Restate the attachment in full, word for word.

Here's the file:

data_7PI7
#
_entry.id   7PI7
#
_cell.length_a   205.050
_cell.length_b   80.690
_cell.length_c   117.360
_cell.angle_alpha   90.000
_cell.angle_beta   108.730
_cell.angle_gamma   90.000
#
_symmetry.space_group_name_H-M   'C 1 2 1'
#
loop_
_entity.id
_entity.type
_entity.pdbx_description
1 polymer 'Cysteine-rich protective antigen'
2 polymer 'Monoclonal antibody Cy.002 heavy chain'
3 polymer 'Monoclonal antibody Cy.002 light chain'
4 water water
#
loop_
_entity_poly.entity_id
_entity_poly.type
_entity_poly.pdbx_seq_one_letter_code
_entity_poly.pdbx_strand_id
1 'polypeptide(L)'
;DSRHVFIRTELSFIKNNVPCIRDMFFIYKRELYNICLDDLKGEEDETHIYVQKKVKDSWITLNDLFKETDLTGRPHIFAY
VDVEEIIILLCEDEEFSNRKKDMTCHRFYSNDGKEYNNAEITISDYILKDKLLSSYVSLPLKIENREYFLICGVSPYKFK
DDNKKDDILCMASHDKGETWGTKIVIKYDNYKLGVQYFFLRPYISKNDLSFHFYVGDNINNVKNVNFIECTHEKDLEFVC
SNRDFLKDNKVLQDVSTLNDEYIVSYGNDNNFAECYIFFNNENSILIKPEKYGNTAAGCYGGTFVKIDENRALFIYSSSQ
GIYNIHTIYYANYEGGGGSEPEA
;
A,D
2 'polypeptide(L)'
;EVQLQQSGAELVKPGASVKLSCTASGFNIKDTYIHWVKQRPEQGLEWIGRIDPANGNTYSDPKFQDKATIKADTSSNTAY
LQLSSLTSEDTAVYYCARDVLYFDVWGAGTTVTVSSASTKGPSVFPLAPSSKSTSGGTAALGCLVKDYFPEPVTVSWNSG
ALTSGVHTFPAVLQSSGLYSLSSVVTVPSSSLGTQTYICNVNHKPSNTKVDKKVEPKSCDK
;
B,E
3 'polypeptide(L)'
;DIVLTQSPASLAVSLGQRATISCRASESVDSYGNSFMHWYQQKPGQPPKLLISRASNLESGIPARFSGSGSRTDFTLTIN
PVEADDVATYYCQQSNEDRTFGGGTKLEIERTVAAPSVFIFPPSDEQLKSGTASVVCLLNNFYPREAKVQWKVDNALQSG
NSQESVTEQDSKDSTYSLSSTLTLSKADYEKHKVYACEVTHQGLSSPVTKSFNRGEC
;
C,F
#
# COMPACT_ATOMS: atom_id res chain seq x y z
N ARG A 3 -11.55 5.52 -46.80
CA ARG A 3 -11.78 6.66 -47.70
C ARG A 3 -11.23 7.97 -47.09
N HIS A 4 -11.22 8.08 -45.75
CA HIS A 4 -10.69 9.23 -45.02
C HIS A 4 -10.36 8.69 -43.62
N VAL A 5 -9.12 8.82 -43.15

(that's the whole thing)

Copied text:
data_7PI7
#
_entry.id   7PI7
#
_cell.length_a   205.050
_cell.length_b   80.690
_cell.length_c   117.360
_cell.angle_alpha   90.000
_cell.angle_beta   108.730
_cell.angle_gamma   90.000
#
_symmetry.space_group_name_H-M   'C 1 2 1'
#
loop_
_entity.id
_entity.type
_entity.pdbx_description
1 polymer 'Cysteine-rich protective antigen'
2 polymer 'Monoclonal antibody Cy.002 heavy chain'
3 polymer 'Monoclonal antibody Cy.002 light chain'
4 water water
#
loop_
_entity_poly.entity_id
_entity_poly.type
_entity_poly.pdbx_seq_one_letter_code
_entity_poly.pdbx_strand_id
1 'polypeptide(L)'
;DSRHVFIRTELSFIKNNVPCIRDMFFIYKRELYNICLDDLKGEEDETHIYVQKKVKDSWITLNDLFKETDLTGRPHIFAY
VDVEEIIILLCEDEEFSNRKKDMTCHRFYSNDGKEYNNAEITISDYILKDKLLSSYVSLPLKIENREYFLICGVSPYKFK
DDNKKDDILCMASHDKGETWGTKIVIKYDNYKLGVQYFFLRPYISKNDLSFHFYVGDNINNVKNVNFIECTHEKDLEFVC
SNRDFLKDNKVLQDVSTLNDEYIVSYGNDNNFAECYIFFNNENSILIKPEKYGNTAAGCYGGTFVKIDENRALFIYSSSQ
GIYNIHTIYYANYEGGGGSEPEA
;
A,D
2 'polypeptide(L)'
;EVQLQQSGAELVKPGASVKLSCTASGFNIKDTYIHWVKQRPEQGLEWIGRIDPANGNTYSDPKFQDKATIKADTSSNTAY
LQLSSLTSEDTAVYYCARDVLYFDVWGAGTTVTVSSASTKGPSVFPLAPSSKSTSGGTAALGCLVKDYFPEPVTVSWNSG
ALTSGVHTFPAVLQSSGLYSLSSVVTVPSSSLGTQTYICNVNHKPSNTKVDKKVEPKSCDK
;
B,E
3 'polypeptide(L)'
;DIVLTQSPASLAVSLGQRATISCRASESVDSYGNSFMHWYQQKPGQPPKLLISRASNLESGIPARFSGSGSRTDFTLTIN
PVEADDVATYYCQQSNEDRTFGGGTKLEIERTVAAPSVFIFPPSDEQLKSGTASVVCLLNNFYPREAKVQWKVDNALQSG
NSQESVTEQDSKDSTYSLSSTLTLSKADYEKHKVYACEVTHQGLSSPVTKSFNRGEC
;
C,F
#
# COMPACT_ATOMS: atom_id res chain seq x y z
N ARG A 3 -11.55 5.52 -46.80
CA ARG A 3 -11.78 6.66 -47.70
C ARG A 3 -11.23 7.97 -47.09
N HIS A 4 -11.22 8.08 -45.75
CA HIS A 4 -10.69 9.23 -45.02
C HIS A 4 -10.36 8.69 -43.62
N VAL A 5 -9.12 8.82 -43.15